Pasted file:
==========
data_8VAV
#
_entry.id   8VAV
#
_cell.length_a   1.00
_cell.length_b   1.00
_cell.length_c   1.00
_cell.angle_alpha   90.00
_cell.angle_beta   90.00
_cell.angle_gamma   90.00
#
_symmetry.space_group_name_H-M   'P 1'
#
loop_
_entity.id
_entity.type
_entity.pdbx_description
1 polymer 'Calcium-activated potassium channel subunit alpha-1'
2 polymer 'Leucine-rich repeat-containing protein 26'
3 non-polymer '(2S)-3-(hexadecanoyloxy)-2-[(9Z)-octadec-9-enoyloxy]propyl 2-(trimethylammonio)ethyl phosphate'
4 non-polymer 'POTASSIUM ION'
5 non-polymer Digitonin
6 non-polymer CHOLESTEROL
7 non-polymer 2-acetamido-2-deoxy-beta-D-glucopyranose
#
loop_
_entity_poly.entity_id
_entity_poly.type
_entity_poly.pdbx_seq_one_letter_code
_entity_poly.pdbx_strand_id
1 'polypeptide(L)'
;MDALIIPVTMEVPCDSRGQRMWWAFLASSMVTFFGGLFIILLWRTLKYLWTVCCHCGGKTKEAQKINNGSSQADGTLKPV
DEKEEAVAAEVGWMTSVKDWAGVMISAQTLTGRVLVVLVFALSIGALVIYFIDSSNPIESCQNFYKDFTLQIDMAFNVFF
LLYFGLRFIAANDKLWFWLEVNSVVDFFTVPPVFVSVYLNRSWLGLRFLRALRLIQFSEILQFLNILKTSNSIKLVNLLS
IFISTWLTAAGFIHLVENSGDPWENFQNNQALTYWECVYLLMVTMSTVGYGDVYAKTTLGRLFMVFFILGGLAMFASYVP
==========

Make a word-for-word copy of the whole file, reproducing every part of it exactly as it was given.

data_8VAV
#
_entry.id   8VAV
#
_cell.length_a   1.00
_cell.length_b   1.00
_cell.length_c   1.00
_cell.angle_alpha   90.00
_cell.angle_beta   90.00
_cell.angle_gamma   90.00
#
_symmetry.space_group_name_H-M   'P 1'
#
loop_
_entity.id
_entity.type
_entity.pdbx_description
1 polymer 'Calcium-activated potassium channel subunit alpha-1'
2 polymer 'Leucine-rich repeat-containing protein 26'
3 non-polymer '(2S)-3-(hexadecanoyloxy)-2-[(9Z)-octadec-9-enoyloxy]propyl 2-(trimethylammonio)ethyl phosphate'
4 non-polymer 'POTASSIUM ION'
5 non-polymer Digitonin
6 non-polymer CHOLESTEROL
7 non-polymer 2-acetamido-2-deoxy-beta-D-glucopyranose
#
loop_
_entity_poly.entity_id
_entity_poly.type
_entity_poly.pdbx_seq_one_letter_code
_entity_poly.pdbx_strand_id
1 'polypeptide(L)'
;MDALIIPVTMEVPCDSRGQRMWWAFLASSMVTFFGGLFIILLWRTLKYLWTVCCHCGGKTKEAQKINNGSSQADGTLKPV
DEKEEAVAAEVGWMTSVKDWAGVMISAQTLTGRVLVVLVFALSIGALVIYFIDSSNPIESCQNFYKDFTLQIDMAFNVFF
LLYFGLRFIAANDKLWFWLEVNSVVDFFTVPPVFVSVYLNRSWLGLRFLRALRLIQFSEILQFLNILKTSNSIKLVNLLS
IFISTWLTAAGFIHLVENSGDPWENFQNNQALTYWECVYLLMVTMSTVGYGDVYAKTTLGRLFMVFFILGGLAMFASYVP